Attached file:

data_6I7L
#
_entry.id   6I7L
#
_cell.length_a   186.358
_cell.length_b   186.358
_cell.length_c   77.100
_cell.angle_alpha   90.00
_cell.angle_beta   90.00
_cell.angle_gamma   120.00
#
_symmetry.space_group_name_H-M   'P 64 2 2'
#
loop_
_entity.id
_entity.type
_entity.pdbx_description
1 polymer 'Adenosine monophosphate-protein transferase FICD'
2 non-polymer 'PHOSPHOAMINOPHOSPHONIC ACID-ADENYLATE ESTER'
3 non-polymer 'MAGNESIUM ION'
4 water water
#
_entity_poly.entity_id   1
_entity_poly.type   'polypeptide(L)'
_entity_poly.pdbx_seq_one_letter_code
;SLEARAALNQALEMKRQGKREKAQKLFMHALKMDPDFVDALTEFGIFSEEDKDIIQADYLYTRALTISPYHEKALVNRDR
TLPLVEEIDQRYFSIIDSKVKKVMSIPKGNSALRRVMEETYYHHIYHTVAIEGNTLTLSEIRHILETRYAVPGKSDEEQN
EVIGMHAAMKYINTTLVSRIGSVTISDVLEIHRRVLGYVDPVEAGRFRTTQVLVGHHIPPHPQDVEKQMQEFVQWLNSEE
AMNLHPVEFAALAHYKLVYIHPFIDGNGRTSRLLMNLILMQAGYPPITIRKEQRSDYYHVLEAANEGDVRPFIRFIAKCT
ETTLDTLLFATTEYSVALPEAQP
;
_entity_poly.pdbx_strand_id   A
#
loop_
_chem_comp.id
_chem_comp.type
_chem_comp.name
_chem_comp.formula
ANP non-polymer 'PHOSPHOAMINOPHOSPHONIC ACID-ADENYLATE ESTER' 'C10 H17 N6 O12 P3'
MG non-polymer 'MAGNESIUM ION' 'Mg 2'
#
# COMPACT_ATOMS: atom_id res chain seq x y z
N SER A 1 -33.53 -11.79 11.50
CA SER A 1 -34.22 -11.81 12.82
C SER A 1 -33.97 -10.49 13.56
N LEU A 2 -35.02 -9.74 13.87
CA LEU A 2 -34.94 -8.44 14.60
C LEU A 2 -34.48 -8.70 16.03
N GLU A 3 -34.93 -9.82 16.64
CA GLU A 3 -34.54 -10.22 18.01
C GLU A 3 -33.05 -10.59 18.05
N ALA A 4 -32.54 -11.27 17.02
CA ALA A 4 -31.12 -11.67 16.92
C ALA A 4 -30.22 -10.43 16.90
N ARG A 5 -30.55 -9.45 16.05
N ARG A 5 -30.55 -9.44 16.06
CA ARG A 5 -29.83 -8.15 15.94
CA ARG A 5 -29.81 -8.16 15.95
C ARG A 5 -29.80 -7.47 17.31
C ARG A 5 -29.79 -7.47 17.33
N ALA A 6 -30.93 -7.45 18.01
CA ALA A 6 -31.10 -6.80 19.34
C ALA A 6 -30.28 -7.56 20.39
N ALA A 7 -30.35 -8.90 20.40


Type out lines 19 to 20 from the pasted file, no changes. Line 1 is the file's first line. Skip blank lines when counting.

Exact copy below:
2 non-polymer 'PHOSPHOAMINOPHOSPHONIC ACID-ADENYLATE ESTER'
3 non-polymer 'MAGNESIUM ION'